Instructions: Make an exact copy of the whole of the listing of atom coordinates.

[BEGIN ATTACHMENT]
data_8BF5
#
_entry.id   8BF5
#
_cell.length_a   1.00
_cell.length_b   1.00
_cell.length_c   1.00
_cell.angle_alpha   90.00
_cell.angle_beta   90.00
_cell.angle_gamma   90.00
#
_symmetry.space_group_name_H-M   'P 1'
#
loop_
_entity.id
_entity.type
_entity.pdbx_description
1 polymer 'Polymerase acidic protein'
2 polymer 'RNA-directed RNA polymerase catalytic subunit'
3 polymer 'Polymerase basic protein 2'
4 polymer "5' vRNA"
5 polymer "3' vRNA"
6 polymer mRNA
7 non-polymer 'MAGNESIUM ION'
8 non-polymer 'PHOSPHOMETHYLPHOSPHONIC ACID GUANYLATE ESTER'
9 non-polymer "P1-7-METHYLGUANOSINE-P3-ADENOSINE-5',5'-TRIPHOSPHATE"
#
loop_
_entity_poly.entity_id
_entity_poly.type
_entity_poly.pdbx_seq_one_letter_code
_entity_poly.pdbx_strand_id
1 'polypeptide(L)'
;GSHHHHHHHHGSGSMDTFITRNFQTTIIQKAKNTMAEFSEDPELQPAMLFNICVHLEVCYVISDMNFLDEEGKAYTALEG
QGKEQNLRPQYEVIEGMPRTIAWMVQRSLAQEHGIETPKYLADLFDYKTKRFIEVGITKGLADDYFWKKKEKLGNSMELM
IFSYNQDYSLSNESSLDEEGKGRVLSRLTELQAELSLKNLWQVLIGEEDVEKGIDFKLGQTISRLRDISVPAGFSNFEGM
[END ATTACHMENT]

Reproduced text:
data_8BF5
#
_entry.id   8BF5
#
_cell.length_a   1.00
_cell.length_b   1.00
_cell.length_c   1.00
_cell.angle_alpha   90.00
_cell.angle_beta   90.00
_cell.angle_gamma   90.00
#
_symmetry.space_group_name_H-M   'P 1'
#
loop_
_entity.id
_entity.type
_entity.pdbx_description
1 polymer 'Polymerase acidic protein'
2 polymer 'RNA-directed RNA polymerase catalytic subunit'
3 polymer 'Polymerase basic protein 2'
4 polymer "5' vRNA"
5 polymer "3' vRNA"
6 polymer mRNA
7 non-polymer 'MAGNESIUM ION'
8 non-polymer 'PHOSPHOMETHYLPHOSPHONIC ACID GUANYLATE ESTER'
9 non-polymer "P1-7-METHYLGUANOSINE-P3-ADENOSINE-5',5'-TRIPHOSPHATE"
#
loop_
_entity_poly.entity_id
_entity_poly.type
_entity_poly.pdbx_seq_one_letter_code
_entity_poly.pdbx_strand_id
1 'polypeptide(L)'
;GSHHHHHHHHGSGSMDTFITRNFQTTIIQKAKNTMAEFSEDPELQPAMLFNICVHLEVCYVISDMNFLDEEGKAYTALEG
QGKEQNLRPQYEVIEGMPRTIAWMVQRSLAQEHGIETPKYLADLFDYKTKRFIEVGITKGLADDYFWKKKEKLGNSMELM
IFSYNQDYSLSNESSLDEEGKGRVLSRLTELQAELSLKNLWQVLIGEEDVEKGIDFKLGQTISRLRDISVPAGFSNFEGM